PERRY for the Peckham family — VA

I have always wanted to adopt. From the time I first heard about adoption I knew that God was calling me to it. When Jon and I started dating I told him that if we ended up getting married we would be adopting. He agreed whole heartedly, though a little less enthusiastically as me at first. Ten years after we were married God gave us the most amazing little boy through domestic adoption. Originally we weren’t going to adopt a child with significant needs, but God had other plans. Our son has significant special needs and has amazed everyone with how much he can do at three and half years old. He never should have made it through pregnancy, never should have lived after his birth, and never should have survived to be adopted at two months old. But he did, and he’s thriving. We know firsthand what the love of an amazing God and the love of a family can do in a child’s life.

We were ready to adopt again, but things are more complicated the second time around when you already have a special needs child and only one parent working outside of the home. We were asking God for His child whoever and wherever they may be. We knew from the first go around that His plans are so much bigger and better than ours. We had been asking God to break our hearts for what breaks His. Then I saw a blog post about a boy who was aging out this year and my heart broke.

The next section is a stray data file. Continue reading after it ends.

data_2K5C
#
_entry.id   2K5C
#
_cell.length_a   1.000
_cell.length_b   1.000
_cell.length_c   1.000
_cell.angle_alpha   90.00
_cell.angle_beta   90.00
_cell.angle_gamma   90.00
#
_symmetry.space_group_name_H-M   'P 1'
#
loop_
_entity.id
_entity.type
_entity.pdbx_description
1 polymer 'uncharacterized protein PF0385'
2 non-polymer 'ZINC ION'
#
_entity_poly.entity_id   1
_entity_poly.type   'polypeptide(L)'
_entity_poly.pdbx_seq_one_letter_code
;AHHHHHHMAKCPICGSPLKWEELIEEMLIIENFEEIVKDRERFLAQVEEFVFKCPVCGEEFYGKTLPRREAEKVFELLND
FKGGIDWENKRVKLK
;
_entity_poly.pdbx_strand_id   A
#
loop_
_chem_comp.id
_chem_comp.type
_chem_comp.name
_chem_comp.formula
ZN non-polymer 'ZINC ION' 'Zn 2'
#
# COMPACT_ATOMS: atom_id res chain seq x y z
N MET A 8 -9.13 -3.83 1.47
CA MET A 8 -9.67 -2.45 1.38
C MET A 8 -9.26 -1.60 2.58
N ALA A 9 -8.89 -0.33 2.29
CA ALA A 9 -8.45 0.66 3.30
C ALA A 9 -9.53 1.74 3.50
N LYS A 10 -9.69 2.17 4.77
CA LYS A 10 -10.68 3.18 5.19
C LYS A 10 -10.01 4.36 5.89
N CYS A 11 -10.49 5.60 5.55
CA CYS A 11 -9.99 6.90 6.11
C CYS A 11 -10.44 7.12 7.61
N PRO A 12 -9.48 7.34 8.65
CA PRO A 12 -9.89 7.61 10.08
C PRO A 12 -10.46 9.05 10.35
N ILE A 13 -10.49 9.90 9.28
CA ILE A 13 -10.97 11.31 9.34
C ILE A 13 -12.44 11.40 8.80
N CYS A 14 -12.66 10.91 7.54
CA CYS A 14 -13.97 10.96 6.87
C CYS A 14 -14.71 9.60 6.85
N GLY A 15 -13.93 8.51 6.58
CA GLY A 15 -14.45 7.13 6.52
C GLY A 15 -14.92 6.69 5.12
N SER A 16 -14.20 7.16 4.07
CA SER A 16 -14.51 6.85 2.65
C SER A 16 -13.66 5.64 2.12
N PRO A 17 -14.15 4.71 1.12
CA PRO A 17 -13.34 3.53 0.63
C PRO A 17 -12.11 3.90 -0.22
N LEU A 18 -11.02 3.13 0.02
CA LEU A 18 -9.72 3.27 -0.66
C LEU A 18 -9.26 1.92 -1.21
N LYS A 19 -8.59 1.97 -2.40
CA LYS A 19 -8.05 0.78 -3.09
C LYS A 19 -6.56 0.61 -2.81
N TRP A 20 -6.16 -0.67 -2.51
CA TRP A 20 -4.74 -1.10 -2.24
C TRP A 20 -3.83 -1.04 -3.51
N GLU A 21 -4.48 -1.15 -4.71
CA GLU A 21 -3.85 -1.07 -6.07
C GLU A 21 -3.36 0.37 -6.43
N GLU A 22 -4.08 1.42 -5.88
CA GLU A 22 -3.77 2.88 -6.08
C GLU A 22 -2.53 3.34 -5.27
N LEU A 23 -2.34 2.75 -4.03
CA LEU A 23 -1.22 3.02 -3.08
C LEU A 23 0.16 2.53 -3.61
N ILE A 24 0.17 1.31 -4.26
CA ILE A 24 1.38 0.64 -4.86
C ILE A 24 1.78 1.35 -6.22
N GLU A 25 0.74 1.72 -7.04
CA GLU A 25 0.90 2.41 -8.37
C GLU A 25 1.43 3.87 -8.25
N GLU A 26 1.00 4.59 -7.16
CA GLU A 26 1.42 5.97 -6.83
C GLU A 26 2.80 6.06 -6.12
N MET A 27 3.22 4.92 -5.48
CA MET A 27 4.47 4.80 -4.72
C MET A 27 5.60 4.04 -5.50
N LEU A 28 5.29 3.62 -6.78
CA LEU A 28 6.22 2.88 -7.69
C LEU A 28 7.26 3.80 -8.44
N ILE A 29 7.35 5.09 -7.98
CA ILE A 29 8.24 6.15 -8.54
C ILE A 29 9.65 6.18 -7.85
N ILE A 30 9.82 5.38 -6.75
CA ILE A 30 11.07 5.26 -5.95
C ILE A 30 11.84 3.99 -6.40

Perry was ten years old when this blog was written, but that was three years before. And he still didn’t have a family. This precious boy was abandoned when he was a year old, and has been in the orphanage since then. He has cerebral palsy and scoliosis. He has no use of his legs and therefore is wheelchair dependent. He is an outgoing child who loves other kids and outings. He is the resident storyteller in his orphanage and always has a ready smile. He has never gone to school because there is no wheelchair access in schools, but has had some special education at the orphanage and loves to learn. Perry turns 14 this July, and then becomes unadoptable.

This is an excerpt from the original blog post about Perry’s future if he is not adopted:   In (Perry’s country), orphans become unadoptable on their 14th birthdays. If Perry did not find a family, the same lady said, he would leave the orphanage soon after for an adult institution, where he would stay forever. People much older than he would live there, too, and potential for abuse would be rampant. At best, he might learn a handcraft to do day in, day out. He’d have no education, no future, no chance at self betterment, no hope for escape. Hidden from sight, he’d be far from the collective mind of a society scarcely bothered by niceties like wheelchair accessibility or education for the disabled. It was already awful; then she froze me with the words “human farm.”

Will you partner with us to bring Perry home and give him a forever family? To give him a hope and a future?

“For I know the plans I have for you,” declares the LORD, “plans to prosper you and not to harm you, plans to give you hope and a future.” Jeremiah 29:11

6/10/2019 — TA RECEIVED

$4,093.63 has been donated towards the cost of our adoption!

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Perry has received a $5,000 Older Child Grant.